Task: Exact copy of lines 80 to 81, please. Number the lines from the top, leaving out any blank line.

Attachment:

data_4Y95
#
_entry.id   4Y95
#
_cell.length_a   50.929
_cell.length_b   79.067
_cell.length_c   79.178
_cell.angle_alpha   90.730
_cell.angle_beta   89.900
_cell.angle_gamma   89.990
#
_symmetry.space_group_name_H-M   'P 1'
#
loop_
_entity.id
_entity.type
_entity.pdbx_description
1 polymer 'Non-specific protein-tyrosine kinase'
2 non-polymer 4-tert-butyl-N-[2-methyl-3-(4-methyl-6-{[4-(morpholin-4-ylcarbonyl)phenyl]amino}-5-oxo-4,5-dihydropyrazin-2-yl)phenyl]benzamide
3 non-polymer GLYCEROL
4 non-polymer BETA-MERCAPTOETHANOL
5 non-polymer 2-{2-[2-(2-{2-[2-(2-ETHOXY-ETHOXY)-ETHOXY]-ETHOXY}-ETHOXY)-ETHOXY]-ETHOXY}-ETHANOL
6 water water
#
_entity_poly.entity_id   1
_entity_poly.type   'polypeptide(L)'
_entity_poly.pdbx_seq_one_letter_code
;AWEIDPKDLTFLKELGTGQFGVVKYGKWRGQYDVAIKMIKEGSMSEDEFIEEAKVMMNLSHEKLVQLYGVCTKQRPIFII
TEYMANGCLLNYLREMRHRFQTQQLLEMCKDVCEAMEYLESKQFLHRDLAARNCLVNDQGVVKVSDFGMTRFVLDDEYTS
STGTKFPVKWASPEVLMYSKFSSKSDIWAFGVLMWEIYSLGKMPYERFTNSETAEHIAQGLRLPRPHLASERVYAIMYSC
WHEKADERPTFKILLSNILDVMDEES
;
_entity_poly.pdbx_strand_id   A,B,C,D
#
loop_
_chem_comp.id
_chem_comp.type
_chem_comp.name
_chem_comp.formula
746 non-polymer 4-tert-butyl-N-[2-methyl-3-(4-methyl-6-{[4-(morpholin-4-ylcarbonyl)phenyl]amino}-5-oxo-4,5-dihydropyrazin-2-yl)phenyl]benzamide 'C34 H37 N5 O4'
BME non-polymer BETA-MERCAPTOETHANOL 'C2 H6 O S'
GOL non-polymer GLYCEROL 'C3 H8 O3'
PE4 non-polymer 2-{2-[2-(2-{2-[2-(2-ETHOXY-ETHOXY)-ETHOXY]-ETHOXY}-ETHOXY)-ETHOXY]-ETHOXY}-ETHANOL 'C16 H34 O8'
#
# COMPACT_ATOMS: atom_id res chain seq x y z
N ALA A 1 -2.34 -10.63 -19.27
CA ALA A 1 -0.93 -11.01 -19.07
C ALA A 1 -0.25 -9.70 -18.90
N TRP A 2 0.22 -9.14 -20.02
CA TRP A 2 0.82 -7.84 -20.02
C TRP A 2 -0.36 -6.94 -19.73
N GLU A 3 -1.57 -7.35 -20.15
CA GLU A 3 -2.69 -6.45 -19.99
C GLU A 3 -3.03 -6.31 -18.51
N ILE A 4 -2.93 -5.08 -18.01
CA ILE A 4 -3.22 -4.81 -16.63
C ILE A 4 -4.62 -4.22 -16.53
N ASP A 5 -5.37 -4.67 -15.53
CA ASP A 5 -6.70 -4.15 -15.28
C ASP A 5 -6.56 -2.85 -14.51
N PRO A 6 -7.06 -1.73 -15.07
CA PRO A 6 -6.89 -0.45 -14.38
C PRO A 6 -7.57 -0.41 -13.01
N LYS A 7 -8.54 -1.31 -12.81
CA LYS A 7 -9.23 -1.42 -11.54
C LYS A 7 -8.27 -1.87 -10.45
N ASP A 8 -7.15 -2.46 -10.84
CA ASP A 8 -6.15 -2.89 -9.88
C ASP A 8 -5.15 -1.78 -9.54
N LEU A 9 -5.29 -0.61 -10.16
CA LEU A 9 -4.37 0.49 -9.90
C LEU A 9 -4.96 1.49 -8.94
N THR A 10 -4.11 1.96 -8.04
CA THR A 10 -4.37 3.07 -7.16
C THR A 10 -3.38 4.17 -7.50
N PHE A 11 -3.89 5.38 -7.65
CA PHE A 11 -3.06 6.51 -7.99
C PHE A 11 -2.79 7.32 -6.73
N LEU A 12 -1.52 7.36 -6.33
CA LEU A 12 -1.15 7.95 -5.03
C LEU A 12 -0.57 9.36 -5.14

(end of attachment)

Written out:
CA LEU A 12 -1.15 7.95 -5.03
C LEU A 12 -0.57 9.36 -5.14